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College athletes who identify more strongly with an athletic, rather than academic, identity have lower grade point averages, according to a new study published this month in Social Science Quarterly.

The researchers, from the University of Texas at Dallas, examined data from the National Collegiate Athletic Association's GOALS survey, in which 21,000 athletes across all three NCAA divisions were surveyed in 2006. They found that students who see themselves more as athletes than academics had lower GPAs than those who saw themselves as students or academics first. GPAs are "directly influenced by their athletic versus academic identity, the athletic context including the coach's influence, and the seriousness with which they view academics," the researchers wrote.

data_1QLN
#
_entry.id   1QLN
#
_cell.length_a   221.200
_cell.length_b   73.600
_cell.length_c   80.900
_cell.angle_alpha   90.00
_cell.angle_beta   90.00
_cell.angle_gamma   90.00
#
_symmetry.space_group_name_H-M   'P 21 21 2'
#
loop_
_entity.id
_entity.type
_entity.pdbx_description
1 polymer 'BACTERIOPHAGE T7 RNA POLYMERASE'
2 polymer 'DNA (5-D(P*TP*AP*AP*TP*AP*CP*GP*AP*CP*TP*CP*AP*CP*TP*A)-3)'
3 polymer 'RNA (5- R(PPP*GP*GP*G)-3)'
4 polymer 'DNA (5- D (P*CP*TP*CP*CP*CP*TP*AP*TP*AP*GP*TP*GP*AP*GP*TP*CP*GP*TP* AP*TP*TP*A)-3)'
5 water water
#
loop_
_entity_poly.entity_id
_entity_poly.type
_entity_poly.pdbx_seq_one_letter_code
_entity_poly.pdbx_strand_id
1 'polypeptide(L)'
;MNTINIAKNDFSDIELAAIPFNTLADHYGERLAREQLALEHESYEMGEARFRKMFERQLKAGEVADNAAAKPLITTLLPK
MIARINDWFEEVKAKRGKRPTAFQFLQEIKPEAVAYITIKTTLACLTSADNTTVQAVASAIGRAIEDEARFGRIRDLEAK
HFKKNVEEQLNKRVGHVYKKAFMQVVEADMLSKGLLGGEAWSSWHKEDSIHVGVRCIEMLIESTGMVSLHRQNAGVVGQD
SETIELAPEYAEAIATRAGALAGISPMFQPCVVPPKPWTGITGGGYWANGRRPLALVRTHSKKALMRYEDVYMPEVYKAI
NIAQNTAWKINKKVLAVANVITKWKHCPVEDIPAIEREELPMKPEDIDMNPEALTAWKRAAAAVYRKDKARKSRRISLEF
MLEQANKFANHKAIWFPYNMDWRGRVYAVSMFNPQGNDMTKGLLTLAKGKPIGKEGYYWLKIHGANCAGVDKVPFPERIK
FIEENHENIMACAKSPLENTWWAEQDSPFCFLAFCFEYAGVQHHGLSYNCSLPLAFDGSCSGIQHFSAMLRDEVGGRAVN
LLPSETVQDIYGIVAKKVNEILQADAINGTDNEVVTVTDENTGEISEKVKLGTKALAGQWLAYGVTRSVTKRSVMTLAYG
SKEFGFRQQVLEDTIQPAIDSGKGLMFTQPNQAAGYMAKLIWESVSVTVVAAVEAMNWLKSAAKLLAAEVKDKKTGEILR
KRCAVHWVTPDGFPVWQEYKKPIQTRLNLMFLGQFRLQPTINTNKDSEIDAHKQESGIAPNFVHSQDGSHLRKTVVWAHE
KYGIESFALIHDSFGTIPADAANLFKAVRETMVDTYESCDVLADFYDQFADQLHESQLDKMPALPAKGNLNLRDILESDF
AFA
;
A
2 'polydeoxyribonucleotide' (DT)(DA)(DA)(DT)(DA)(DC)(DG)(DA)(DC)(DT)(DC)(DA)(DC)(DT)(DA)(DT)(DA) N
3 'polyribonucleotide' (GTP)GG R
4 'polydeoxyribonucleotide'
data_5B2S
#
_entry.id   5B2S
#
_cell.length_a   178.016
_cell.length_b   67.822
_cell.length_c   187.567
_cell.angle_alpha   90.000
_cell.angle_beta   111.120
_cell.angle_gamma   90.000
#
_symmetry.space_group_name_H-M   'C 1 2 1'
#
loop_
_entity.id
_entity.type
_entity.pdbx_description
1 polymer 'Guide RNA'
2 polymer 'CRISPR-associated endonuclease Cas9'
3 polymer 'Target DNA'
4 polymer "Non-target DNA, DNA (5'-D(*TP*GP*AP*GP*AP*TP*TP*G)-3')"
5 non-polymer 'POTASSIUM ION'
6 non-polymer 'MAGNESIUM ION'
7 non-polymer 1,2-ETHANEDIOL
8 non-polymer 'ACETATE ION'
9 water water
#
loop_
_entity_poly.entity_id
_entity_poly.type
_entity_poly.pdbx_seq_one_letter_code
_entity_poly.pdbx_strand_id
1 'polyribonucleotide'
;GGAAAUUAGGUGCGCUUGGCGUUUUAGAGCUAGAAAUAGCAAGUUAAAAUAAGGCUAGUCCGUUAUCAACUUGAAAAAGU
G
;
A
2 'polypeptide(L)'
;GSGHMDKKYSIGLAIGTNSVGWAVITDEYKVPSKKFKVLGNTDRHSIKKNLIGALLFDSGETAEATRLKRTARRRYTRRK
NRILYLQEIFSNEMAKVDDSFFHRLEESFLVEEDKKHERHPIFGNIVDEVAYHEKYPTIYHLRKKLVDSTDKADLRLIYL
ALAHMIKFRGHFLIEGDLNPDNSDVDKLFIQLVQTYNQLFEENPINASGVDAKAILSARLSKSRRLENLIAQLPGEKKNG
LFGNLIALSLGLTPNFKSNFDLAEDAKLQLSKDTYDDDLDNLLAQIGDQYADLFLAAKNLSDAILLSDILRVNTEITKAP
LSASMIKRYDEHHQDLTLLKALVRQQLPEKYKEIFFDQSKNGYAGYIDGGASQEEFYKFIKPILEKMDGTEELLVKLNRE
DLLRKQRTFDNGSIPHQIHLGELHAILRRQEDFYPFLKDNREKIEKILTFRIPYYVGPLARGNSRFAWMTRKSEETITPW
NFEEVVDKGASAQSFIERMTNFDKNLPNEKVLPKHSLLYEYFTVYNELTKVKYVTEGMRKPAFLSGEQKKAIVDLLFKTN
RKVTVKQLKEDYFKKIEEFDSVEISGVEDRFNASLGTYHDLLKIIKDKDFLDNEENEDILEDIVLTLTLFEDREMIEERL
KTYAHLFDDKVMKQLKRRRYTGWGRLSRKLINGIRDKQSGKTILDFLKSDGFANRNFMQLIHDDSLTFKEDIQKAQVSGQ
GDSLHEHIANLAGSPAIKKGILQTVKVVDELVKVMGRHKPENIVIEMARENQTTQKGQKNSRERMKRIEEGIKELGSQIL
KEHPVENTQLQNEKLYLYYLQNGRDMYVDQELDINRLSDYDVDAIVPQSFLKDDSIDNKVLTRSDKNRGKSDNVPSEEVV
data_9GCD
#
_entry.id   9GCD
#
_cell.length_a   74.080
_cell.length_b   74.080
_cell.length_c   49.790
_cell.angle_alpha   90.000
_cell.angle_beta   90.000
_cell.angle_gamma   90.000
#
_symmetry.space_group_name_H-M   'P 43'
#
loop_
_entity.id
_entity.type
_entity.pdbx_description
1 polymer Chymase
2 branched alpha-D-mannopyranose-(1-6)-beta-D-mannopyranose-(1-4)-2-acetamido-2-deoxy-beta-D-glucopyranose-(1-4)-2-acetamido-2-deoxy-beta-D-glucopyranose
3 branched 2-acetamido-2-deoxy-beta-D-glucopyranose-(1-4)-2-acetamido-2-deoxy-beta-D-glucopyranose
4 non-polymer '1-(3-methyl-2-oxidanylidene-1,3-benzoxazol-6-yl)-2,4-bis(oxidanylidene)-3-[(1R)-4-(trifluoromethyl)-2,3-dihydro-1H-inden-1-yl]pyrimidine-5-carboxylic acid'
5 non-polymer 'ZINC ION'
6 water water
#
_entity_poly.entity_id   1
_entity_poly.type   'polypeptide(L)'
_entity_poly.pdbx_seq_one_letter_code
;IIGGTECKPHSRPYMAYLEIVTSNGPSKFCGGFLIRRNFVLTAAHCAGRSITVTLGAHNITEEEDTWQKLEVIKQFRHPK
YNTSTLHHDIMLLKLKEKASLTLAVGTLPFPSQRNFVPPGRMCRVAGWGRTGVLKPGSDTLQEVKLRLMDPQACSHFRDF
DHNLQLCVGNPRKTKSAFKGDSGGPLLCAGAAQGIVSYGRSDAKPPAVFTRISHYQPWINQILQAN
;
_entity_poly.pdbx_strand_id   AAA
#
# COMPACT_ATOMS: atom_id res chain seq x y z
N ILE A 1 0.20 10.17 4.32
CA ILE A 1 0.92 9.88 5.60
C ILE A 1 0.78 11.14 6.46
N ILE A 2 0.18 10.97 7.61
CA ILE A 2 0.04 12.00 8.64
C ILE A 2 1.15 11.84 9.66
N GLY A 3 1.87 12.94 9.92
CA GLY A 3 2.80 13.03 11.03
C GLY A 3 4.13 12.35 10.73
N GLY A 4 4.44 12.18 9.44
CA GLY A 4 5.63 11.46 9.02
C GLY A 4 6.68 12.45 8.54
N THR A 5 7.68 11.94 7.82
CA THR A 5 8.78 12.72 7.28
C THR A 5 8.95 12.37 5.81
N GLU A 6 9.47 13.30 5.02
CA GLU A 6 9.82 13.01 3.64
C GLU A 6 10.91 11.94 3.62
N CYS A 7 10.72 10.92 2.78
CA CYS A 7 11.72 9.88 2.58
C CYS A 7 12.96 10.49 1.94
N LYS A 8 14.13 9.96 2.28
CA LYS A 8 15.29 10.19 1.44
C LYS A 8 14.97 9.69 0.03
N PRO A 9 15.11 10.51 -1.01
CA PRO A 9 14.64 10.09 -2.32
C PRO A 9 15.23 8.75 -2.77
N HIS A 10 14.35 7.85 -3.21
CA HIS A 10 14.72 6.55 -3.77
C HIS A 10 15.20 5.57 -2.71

Athletes who reported that their coaches discouraged them from certain majors had lower grade point averages. Division I athletes were more likely to focus more on athletics than their counterparts in the less competitive Divisions II and III.